The teller may seem to know the falsity of his own story

          Where did deliberate lying come in? I don’t see how that’s relevant.

          I think it’s highly unlikely that someone would hear these stories and be merely unimpressed.

          Then prepare to be amazed, because I hear the Christian’s story, and I’m unimpressed. Wouldn’t this be an option for the Corinthians, too? Here’s Paul, the purveyor of yet another religion, blah, blah, blah. There’s a religious zealot under every rock. I can’t swing a dead cat without hitting a fanatic telling me about his particular flavor of afterlife. And so on.

          I assume people would be skeptical then just like now.

          They ought either to dismiss the early Christians as delusional, charge them with attempted deception, or accept the stories as true and become Christian themself. However, unlike the Lewis trilemma which this setup incidentally resembles, I don’t think there are any further options.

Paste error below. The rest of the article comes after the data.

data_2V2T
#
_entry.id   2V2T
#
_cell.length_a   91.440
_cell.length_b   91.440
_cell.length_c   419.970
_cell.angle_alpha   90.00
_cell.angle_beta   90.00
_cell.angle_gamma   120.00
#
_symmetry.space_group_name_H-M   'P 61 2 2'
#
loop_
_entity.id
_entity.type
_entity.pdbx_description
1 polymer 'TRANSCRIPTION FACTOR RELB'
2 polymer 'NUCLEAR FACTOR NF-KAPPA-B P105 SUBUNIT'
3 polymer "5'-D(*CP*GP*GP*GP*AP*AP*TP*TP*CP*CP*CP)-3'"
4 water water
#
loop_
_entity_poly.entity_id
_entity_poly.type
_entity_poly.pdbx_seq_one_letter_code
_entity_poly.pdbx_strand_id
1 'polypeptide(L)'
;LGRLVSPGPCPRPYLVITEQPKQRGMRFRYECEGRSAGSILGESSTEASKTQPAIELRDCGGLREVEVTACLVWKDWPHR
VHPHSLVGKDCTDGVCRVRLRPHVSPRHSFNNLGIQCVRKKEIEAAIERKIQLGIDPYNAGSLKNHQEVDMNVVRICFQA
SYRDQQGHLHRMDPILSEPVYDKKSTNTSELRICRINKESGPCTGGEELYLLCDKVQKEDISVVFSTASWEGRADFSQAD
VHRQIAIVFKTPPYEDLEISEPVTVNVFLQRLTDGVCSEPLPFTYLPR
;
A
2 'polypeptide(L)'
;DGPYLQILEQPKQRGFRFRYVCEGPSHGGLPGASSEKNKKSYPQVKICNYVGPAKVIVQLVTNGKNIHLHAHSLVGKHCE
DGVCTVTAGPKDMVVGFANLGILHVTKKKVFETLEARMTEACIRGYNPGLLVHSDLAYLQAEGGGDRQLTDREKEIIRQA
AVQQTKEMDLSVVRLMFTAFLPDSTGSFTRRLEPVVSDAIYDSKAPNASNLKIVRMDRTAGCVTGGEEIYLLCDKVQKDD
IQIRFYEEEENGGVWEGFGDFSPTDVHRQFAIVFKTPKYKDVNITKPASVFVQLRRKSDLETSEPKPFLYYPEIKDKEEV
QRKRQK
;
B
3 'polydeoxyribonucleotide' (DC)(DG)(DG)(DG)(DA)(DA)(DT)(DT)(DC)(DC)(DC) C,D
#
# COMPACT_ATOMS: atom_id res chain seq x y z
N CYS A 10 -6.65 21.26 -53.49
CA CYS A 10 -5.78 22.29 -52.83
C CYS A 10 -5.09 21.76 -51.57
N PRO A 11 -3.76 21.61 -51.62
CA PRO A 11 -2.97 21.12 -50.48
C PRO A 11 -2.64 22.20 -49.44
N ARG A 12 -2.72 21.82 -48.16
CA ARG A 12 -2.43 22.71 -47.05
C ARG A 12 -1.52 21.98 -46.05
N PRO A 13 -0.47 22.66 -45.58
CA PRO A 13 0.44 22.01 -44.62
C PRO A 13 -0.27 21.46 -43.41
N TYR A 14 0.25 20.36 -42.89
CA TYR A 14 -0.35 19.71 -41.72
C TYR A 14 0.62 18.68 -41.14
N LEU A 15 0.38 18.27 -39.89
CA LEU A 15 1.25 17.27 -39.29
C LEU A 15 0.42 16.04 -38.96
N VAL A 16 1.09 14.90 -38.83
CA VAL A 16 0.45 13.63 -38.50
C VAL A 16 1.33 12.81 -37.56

And “true believer” isn’t an option? I missed how that got ruled out.

          The 9/11 hijackers were wrong IMO, but they weren’t crazy or liars. They simply believed something that isn’t the case.

          If he sensed that the Jews needed to hear miraculous stories in order to believe what he believed about Christ, he would’ve told people to tell stories of Christ’s miracles.

          … unless he didn’t have any such stories. The only miracle story that Paul’s epistles contain (tell me if I’ve missed one) is the resurrection. That’s a biggie, admittedly, but Paul never places Jesus in history. Paul’s Jesus does no miracles, teaches no parables, is never put on trial.